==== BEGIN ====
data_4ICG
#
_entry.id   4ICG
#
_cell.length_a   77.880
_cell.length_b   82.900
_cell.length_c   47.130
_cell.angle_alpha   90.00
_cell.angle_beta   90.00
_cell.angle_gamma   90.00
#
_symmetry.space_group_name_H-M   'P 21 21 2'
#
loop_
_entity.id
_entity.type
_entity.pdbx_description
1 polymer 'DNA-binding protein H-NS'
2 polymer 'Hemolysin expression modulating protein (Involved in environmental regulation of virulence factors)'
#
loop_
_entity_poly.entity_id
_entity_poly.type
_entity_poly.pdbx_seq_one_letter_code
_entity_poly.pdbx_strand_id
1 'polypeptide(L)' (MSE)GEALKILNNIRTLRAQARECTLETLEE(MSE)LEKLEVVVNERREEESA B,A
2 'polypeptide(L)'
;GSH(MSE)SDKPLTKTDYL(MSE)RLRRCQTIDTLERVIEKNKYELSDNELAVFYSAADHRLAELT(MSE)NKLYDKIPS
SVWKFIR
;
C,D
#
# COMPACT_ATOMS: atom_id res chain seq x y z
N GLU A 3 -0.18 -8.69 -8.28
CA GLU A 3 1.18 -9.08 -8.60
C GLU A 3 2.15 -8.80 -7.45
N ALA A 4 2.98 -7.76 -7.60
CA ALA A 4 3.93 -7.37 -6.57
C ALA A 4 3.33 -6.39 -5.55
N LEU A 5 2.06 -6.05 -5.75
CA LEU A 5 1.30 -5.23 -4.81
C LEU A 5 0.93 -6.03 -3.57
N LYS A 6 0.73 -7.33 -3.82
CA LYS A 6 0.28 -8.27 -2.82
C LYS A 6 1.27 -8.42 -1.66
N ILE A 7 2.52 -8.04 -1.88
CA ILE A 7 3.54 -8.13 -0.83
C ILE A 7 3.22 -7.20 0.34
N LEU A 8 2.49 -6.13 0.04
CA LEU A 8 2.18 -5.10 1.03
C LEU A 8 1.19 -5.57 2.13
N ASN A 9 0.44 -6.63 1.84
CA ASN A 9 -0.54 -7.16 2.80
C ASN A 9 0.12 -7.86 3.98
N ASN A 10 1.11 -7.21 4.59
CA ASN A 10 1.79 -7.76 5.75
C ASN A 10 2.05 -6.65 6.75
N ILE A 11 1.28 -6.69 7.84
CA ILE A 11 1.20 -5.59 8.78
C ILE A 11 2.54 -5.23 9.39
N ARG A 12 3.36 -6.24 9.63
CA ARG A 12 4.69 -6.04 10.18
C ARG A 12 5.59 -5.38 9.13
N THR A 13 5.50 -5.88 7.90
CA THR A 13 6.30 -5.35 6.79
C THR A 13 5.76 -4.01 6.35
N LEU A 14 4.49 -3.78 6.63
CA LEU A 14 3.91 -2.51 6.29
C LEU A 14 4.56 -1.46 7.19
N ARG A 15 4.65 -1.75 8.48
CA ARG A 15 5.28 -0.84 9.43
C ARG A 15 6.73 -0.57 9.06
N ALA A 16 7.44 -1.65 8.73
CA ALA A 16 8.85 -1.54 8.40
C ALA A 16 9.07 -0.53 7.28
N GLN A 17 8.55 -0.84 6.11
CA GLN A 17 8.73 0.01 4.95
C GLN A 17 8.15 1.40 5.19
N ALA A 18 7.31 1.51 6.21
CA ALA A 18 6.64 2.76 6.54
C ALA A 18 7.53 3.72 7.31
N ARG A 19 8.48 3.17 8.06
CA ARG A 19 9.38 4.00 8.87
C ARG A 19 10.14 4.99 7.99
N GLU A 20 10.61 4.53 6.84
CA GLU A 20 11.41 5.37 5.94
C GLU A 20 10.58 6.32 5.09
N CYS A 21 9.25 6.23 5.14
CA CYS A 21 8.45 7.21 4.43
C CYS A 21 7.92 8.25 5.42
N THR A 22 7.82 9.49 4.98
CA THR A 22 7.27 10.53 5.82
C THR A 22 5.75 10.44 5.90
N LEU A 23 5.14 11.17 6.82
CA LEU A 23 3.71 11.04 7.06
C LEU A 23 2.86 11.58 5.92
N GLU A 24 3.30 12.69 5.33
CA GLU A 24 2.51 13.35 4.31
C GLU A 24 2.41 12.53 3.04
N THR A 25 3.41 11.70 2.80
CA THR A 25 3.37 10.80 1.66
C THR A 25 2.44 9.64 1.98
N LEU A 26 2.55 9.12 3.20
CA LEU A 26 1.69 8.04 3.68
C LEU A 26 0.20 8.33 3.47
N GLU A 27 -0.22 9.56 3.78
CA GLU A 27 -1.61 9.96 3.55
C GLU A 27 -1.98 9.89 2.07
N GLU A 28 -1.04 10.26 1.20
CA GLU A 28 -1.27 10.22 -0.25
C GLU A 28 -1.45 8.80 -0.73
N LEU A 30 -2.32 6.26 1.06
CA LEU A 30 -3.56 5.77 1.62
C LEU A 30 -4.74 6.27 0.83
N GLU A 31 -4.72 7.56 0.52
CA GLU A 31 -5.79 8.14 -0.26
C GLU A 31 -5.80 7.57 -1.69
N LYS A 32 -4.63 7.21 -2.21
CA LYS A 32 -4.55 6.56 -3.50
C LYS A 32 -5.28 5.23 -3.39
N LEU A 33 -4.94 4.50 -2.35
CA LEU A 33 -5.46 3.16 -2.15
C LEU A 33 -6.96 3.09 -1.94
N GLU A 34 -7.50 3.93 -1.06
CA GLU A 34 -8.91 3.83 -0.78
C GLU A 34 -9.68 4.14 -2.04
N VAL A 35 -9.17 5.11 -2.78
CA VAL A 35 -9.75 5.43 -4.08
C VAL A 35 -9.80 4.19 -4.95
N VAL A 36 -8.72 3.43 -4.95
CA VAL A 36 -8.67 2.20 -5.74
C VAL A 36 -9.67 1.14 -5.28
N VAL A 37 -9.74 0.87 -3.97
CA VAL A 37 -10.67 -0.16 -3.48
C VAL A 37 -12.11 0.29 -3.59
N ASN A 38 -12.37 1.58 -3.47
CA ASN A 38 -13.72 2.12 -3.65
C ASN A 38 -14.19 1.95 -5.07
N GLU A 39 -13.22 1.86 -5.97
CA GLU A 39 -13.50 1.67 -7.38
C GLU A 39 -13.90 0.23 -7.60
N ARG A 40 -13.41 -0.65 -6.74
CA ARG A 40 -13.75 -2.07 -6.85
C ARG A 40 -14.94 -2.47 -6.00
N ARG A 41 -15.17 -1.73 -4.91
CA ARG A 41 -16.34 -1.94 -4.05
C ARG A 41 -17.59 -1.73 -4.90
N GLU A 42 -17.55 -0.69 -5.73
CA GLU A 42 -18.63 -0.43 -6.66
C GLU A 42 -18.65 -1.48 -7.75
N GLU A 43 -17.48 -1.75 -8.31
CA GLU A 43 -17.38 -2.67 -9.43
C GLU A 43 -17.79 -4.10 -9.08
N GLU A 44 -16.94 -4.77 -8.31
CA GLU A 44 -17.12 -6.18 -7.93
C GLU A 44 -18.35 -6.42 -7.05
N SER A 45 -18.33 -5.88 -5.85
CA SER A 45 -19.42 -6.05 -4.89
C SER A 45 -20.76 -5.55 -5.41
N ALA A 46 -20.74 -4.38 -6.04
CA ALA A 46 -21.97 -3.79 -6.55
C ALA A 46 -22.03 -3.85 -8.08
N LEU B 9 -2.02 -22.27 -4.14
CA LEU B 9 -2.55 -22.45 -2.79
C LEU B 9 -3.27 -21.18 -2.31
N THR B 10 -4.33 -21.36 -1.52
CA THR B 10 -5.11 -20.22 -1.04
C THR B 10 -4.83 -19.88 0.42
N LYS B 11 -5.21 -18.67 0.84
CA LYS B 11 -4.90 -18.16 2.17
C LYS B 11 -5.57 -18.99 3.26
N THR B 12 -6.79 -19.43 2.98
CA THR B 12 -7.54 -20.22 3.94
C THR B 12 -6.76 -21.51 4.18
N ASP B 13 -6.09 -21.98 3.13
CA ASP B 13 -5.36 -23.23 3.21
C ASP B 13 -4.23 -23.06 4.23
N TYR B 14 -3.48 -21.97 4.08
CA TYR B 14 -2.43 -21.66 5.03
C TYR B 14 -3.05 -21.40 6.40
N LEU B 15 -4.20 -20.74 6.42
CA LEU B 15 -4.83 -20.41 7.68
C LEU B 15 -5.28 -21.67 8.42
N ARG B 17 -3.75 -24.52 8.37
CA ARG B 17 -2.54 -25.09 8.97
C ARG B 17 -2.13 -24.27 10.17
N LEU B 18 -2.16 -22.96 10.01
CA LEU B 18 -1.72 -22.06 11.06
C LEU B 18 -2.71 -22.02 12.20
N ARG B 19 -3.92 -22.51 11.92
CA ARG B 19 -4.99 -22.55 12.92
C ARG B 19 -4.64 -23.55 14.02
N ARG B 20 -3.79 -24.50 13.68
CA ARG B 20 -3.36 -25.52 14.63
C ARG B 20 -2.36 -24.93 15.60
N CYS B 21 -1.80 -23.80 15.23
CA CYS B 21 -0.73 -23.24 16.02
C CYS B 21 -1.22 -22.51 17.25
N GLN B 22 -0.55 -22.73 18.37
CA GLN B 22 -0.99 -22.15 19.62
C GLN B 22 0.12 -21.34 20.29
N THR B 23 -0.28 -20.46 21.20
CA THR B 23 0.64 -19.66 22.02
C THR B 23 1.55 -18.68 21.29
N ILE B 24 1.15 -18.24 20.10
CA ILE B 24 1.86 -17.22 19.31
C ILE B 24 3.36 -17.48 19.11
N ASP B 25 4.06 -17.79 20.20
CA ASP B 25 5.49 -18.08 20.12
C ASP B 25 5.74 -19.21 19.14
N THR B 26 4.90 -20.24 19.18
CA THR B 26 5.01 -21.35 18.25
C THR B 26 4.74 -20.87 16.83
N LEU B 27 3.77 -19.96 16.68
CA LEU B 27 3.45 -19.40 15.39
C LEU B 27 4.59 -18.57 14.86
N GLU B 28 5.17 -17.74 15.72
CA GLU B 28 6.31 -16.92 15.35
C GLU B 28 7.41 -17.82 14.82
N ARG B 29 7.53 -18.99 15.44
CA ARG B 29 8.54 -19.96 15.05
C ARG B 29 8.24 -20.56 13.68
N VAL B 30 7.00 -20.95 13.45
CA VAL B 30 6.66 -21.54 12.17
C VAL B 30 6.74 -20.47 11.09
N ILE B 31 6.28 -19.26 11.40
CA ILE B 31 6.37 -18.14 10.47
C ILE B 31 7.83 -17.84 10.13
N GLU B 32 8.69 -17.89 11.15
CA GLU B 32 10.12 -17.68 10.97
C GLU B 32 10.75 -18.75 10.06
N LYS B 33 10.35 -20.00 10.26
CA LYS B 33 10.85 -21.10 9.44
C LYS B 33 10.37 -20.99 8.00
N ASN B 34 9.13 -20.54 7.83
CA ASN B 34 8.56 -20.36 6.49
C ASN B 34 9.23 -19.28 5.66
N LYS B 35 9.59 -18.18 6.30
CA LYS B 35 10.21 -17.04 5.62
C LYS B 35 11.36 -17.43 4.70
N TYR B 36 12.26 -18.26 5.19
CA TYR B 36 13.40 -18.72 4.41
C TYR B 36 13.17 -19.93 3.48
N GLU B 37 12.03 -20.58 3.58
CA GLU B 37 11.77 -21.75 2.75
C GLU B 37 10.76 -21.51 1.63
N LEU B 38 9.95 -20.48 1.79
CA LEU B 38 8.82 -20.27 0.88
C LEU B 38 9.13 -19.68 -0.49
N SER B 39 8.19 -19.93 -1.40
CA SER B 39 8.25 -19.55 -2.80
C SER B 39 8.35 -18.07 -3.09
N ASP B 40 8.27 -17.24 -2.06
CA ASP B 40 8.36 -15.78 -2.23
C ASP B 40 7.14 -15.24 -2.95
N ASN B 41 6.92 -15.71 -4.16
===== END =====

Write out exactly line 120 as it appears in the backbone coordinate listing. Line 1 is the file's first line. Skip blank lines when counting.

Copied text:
C LYS A 32 -5.28 5.23 -3.39